Son of Eagle

Genre: Folk


Son of Eagle are a band of humble origins. It was back in 2009 when Benjamin Edmonds began impromptu jam sessions with his friend Dean Collier, setting out to create what they described as “traditional folk meets nu folk.” As the sound grew so did the band, with violaGplayer Sarah Lloyd joining Benjamin and Dean. The band was now picking up momentum, and the music being created was taken from the personal space of Benjamin’s spare room and brought to the outside world. After a steady flow of wellGreceived gigs in the bands hometown of Derby, the young Son of Eagle decided to return to the intimate practice space of Benjamin’s spare room, where all of their songs had begun, and record their first EP, Take Me Back. The EP was built up layer by layer through a single microphone, recreating that closeness that characterised Son of Eagle’s live performances.

As the band’s popularity snowballed, Son of Eagle realised that they needed more pairs of hands to recreate the expansive sound of their debut EP when playing live. First to join was bassist Phil Thompson who, according to the band, was found playing along to the band’s EP in his bedroom. Shortly afterwards followed the recruitment of drummer Liam Walker, plucked from the crowd at a local gig to join the band on stage, immediately becoming a permanent addition. Son of Eagle are not a group of five that forced themselves together to create music, not a jumble of musicians that struggle to occupy each member for the duration of a song. Son of Eagle are a collective that has grown organically over time, each member being assimilated as the sound grew. This reflects in the music that the band creates.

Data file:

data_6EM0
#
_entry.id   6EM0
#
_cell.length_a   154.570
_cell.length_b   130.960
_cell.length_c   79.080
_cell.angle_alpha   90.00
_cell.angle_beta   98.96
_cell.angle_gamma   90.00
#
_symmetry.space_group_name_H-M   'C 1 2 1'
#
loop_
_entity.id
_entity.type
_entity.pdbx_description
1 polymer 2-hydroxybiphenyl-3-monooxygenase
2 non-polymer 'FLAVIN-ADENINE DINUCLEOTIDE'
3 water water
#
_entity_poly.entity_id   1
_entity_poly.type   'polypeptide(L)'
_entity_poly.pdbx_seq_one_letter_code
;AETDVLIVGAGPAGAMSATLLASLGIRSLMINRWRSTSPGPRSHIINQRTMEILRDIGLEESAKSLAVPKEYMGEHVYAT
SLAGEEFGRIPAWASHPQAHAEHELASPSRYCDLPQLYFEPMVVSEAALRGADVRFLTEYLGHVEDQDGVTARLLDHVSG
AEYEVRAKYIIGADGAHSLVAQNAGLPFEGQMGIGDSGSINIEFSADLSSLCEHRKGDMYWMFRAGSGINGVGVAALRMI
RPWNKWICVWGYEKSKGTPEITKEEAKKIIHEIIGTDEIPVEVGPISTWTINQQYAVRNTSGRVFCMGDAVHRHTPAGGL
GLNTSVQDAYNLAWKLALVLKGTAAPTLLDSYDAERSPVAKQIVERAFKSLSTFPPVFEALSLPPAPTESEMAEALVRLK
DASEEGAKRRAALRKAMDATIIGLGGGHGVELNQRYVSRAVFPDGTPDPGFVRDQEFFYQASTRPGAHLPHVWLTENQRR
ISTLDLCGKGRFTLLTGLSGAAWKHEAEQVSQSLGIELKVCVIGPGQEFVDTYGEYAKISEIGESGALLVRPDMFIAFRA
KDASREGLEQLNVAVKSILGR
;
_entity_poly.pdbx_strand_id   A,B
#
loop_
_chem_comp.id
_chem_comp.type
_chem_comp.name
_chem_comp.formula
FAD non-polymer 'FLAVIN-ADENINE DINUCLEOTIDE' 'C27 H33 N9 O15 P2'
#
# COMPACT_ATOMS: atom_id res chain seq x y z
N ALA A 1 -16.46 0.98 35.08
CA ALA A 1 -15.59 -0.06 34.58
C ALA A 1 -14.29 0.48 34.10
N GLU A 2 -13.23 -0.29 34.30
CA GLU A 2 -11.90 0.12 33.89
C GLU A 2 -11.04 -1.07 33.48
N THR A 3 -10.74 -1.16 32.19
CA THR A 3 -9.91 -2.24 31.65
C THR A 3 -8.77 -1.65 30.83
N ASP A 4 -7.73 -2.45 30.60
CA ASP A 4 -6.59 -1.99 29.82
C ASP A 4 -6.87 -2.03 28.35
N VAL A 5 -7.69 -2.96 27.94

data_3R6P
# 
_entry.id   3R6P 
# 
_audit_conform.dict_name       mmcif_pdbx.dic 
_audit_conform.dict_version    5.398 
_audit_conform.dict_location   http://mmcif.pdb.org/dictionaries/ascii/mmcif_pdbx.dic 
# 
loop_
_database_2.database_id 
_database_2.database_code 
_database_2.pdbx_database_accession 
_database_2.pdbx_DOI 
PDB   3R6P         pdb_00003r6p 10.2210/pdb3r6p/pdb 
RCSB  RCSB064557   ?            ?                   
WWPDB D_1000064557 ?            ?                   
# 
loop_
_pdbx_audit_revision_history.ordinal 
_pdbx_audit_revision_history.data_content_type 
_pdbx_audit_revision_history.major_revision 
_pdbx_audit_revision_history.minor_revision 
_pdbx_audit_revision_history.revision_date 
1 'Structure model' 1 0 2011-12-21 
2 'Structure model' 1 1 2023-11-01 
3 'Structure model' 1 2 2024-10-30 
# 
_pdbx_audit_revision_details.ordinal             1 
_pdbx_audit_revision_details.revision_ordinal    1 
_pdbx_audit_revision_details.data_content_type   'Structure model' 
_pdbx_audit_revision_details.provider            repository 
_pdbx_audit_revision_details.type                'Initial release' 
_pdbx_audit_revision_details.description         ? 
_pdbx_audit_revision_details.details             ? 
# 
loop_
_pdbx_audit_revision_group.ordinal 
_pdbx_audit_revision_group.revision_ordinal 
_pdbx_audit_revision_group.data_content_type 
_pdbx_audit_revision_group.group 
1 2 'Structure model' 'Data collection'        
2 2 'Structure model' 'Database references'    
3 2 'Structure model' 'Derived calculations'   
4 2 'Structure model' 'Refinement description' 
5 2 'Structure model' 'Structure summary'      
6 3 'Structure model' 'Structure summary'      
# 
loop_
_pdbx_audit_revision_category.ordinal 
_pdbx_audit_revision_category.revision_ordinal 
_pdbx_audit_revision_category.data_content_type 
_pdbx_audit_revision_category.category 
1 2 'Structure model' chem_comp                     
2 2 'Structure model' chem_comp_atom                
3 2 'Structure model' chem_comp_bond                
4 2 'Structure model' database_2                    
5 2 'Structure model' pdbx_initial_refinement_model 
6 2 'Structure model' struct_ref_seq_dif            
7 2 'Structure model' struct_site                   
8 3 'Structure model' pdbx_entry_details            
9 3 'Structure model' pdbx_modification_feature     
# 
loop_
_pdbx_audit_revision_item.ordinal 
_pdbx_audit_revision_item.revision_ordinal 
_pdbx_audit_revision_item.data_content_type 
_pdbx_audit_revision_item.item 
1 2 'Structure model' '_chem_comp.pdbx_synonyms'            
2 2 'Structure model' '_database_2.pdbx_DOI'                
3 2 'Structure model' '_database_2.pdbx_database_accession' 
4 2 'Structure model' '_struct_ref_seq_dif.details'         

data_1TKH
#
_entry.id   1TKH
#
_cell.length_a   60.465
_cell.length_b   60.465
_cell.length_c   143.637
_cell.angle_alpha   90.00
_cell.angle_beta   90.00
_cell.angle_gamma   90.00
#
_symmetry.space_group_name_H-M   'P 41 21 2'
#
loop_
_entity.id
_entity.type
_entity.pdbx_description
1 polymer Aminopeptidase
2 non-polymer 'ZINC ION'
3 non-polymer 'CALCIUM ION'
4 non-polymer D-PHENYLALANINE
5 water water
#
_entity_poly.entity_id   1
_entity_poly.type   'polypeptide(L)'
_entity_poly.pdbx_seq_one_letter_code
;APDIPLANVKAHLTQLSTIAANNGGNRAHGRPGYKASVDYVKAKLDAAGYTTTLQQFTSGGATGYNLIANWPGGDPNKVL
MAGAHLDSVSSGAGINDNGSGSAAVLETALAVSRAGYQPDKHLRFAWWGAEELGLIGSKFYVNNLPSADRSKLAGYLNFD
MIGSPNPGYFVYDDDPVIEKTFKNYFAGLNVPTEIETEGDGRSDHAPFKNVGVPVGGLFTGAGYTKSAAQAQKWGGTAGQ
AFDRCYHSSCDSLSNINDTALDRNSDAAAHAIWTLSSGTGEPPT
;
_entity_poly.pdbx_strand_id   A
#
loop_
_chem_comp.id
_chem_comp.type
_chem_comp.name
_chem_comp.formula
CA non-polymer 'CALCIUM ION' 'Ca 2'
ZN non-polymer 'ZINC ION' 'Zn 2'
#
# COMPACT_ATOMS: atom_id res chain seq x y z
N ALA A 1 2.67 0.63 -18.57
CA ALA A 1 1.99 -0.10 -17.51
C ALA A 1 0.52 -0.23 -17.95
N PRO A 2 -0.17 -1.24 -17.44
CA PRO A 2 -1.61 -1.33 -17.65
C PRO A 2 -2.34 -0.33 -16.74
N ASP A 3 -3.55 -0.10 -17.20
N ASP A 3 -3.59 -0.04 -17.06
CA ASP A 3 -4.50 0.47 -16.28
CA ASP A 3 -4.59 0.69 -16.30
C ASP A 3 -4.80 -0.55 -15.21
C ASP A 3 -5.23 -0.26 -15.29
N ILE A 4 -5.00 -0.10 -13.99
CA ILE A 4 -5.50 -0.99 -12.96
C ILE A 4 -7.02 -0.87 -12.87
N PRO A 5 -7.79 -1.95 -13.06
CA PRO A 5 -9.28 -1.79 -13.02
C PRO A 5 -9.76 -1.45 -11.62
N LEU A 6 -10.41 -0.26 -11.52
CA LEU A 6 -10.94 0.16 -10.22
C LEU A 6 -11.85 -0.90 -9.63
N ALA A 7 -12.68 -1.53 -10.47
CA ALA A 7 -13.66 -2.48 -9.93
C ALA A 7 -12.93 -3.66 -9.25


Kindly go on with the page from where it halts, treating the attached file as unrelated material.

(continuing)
The superfluous is avoided in the music of Son of Eagle. It could be due to the chosen recording method of each layer of music being added through a single microphone. It could be due to each member being brought into the group when the sound required it. Each instrument knows when it needs to be heard and when it needs to settle into the background, creating the ebb and flow that is characteristic of Son of Eagle’s sound. Massive violin riffs give way to the interweaving texture of sparkling guitars. Underneath is the shifting basslines and rumbling percussion of a rhythm section that cannot sit still. On the top, matching the rise and fall of the band’s music with its contrasting softening and intensity, is the distinctive voice of Benjamin. Music that nods towards influences such as the accomplished musicianship of Bob Dylan and James Taylor, whilst drawing on and distinguishing itself against contemporary acts such as Bon Iver and Fleet Foxes.

The momentum of Son of Eagle’s growing sound and ability is matched by the increasing exposure they are receiving. The band has been featured on BBC introducing, as well as playing a multitude of wellGreceived festival slots. Signed to Expat records the band has released their debut album “From the Ground”.